'Lysistrata' by Anthony Triano

'Lysistrata' by Anthony Triano


'Lysistrata', signed and dated 1962
Oil on board
Anthony Thomas Triano (1928–1997)
Size: 17 3/4" high x 19 wide x 3 /4" deep

Triano was a painter, sculptor, illustrator and teacher. His works feature natural forms, especially the human form, and tend toward the abstract. He exhibited in 37 one-man shows and numerous group shows. His works can be viewed in collections, such as The Newark Museum, the Montclair Art Museum, the Lowe Museum in Coral Gables, the New York Lithographic Society, Abbott Laboratories, the Hartford Art Foundation, the Monmouth Historical Society, Johnson and Johnson, J.L. Hudson, House and Garden Magazine, Seton Hall University and Law School, the University of Alabama, William Paterson University, Wykeham Rise, the Golden Lemon on St. Kitts, the Library of Congress and Wuhan University in the People's Republic of China. "My enterprise was inspired by the great sculptor Reuben Nakian from whom I inherited a rare insight of history, myth and art," Triano wrote in a brief autobiographical essay. "His most valuable gift to me were a total and passionate study of art of all ages, the importance of subject matter, a constant drawing style and the ultimate way of sculpting with terra cotta." In 1971 Triano was appointed artist-in-residence at Seton Hall University and became a full-time professor the following year.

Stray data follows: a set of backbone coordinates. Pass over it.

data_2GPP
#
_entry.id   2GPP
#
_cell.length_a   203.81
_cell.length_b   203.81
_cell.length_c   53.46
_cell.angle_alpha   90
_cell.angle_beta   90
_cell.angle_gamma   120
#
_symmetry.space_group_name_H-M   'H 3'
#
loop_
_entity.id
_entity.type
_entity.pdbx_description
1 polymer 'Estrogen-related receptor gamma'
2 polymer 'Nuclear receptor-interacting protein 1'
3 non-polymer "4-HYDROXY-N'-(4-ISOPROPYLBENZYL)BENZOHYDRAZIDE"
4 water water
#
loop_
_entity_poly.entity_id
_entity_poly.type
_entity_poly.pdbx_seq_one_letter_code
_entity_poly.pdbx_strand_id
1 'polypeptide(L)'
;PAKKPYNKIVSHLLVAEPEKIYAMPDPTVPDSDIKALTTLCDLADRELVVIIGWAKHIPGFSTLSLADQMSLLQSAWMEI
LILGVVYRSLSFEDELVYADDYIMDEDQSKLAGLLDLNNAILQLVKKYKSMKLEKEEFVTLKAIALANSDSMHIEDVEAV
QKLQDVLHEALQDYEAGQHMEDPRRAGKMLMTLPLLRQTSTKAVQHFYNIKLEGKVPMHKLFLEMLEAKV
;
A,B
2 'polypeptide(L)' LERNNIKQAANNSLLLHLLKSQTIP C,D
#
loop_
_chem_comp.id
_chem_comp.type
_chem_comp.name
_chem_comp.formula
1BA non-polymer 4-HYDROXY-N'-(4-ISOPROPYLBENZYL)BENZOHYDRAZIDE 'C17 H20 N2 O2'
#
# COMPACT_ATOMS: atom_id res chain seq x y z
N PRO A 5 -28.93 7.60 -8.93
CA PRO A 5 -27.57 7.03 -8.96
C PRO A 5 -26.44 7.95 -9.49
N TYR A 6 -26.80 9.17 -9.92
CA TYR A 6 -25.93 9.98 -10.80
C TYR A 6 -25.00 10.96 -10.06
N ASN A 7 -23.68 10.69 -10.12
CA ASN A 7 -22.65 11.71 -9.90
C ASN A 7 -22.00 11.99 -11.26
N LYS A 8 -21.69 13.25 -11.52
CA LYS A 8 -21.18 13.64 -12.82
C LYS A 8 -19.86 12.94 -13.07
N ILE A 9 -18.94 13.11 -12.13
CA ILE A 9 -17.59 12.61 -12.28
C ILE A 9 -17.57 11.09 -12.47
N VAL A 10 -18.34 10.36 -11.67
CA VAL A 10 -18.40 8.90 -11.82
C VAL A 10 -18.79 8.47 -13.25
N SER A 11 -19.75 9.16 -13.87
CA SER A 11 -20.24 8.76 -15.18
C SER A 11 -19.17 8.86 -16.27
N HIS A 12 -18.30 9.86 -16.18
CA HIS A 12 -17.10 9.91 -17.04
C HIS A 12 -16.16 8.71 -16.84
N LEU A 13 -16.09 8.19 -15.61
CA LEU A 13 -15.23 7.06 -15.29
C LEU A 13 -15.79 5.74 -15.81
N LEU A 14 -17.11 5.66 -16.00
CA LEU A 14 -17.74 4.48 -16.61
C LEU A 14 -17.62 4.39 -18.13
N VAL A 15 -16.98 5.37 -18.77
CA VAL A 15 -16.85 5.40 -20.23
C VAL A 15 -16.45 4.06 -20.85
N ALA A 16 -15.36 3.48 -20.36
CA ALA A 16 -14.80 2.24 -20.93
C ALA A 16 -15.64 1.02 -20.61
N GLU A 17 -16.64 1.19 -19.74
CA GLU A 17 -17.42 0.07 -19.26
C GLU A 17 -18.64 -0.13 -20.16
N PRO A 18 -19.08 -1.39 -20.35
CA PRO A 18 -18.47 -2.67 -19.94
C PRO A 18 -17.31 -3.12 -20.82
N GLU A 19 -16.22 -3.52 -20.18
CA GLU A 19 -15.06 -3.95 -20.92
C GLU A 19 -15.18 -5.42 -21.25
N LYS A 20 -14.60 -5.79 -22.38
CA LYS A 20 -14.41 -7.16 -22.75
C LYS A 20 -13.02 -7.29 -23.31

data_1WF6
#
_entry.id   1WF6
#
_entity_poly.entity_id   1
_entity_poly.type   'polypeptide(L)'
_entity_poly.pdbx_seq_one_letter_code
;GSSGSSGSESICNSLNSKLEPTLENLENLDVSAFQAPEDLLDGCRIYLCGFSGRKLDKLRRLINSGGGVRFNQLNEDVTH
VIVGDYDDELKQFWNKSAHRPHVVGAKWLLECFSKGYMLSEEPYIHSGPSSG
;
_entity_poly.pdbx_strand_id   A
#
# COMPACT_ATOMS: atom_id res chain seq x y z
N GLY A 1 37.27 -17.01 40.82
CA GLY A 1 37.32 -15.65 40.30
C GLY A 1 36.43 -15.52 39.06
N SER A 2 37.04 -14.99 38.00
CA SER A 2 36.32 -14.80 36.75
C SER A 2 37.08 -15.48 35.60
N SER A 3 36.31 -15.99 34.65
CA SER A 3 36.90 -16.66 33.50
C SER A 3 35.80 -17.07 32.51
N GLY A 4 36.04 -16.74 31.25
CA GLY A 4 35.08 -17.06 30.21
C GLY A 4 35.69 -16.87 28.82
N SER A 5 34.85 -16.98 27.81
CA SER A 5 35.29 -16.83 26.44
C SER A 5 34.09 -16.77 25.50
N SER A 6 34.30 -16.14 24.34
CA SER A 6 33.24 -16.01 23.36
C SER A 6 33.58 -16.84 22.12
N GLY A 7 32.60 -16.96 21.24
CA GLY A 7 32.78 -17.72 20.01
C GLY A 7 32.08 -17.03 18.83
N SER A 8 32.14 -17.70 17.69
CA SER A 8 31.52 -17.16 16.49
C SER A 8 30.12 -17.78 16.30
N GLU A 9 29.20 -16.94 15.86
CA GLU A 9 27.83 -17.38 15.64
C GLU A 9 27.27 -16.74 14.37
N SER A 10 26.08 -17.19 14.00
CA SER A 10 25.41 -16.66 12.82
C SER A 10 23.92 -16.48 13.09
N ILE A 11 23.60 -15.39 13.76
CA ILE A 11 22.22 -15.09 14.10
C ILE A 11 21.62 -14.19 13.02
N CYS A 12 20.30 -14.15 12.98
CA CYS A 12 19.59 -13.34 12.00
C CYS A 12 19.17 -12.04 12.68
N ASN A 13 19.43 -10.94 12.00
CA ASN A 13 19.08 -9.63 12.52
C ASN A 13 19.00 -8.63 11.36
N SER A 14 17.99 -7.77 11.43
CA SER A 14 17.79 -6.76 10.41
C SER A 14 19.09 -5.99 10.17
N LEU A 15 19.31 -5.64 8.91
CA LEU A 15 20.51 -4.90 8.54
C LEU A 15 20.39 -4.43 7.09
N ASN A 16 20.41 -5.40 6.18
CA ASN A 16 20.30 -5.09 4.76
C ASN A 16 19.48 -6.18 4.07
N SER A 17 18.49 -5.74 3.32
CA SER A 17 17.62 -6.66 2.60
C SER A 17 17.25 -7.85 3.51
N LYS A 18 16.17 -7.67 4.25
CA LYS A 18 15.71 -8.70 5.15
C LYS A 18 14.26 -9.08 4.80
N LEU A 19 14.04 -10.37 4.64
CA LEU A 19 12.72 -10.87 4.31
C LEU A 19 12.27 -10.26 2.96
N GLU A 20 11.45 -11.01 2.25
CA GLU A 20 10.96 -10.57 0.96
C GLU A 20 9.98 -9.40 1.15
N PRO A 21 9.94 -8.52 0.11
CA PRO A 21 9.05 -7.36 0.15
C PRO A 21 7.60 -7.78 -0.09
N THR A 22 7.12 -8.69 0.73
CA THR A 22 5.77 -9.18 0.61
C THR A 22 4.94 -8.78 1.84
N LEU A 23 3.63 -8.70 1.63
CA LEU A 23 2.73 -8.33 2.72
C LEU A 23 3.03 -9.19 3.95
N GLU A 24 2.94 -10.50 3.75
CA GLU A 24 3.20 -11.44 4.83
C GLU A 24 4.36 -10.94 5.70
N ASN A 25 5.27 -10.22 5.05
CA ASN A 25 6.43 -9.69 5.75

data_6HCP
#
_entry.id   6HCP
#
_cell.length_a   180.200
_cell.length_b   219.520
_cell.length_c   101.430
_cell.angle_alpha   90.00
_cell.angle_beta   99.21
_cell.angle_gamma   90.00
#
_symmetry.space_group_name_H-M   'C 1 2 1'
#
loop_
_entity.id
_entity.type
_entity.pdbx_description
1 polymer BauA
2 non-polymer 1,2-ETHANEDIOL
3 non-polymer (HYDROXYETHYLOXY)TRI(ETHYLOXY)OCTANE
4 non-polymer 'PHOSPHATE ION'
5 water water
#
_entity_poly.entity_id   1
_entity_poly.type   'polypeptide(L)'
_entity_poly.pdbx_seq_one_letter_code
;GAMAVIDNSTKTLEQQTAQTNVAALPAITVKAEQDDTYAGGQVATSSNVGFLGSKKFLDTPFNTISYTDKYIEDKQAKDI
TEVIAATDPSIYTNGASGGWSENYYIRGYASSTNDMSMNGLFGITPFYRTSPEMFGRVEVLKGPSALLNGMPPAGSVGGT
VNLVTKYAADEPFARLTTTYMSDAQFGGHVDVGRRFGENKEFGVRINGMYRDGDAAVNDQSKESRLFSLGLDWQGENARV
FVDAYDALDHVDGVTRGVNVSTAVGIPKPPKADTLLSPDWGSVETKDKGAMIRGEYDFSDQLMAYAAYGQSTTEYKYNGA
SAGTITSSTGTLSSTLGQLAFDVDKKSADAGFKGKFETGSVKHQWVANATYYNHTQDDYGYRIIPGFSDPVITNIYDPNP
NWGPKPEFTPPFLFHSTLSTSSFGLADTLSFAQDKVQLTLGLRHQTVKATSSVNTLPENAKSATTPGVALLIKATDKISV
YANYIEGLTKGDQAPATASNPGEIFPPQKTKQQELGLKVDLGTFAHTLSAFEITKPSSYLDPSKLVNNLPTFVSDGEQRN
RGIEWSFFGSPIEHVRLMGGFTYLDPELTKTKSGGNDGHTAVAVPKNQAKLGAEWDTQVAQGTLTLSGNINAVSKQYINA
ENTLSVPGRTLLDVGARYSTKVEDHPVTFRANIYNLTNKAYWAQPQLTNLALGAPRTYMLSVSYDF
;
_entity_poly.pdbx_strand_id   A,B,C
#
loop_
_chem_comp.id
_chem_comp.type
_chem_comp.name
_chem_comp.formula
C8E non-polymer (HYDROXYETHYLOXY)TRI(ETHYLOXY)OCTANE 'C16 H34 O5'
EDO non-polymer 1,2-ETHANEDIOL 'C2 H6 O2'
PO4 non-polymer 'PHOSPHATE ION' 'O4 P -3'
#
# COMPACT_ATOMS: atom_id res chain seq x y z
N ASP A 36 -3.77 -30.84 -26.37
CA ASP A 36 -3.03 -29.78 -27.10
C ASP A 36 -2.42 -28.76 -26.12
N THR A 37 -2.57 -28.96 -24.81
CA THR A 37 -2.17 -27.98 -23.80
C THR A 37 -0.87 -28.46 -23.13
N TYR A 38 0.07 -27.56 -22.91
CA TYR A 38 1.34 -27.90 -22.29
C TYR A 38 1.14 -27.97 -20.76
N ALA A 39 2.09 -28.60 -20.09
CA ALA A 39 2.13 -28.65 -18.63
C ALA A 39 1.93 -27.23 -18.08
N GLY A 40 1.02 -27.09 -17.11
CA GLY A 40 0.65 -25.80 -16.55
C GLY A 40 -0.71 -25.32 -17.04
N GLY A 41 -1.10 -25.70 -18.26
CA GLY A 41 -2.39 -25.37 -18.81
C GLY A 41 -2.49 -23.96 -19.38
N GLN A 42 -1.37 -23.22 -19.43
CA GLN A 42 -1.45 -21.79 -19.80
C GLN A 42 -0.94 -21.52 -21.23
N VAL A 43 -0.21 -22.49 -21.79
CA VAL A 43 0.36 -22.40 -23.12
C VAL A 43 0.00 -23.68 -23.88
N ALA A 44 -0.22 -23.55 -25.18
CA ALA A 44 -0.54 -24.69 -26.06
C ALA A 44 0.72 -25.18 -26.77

Lysistrata is the protagonist in the Greek comedy by Aristophanes. Originally performed in classical Athens in 411 BC, it is a comic account of a woman's extraordinary mission to end the Peloponnesian War by denying all the men of the land any sex, which was the only thing they truly and deeply desired. Lysistrata persuades the women of Greece to withhold sexual privileges from their husbands and lovers as a means of forcing the men to negotiate peace—a strategy, however, that inflames the battle between the sexes. The play is notable for being an early exposé of sexual relations in a male-dominated society.

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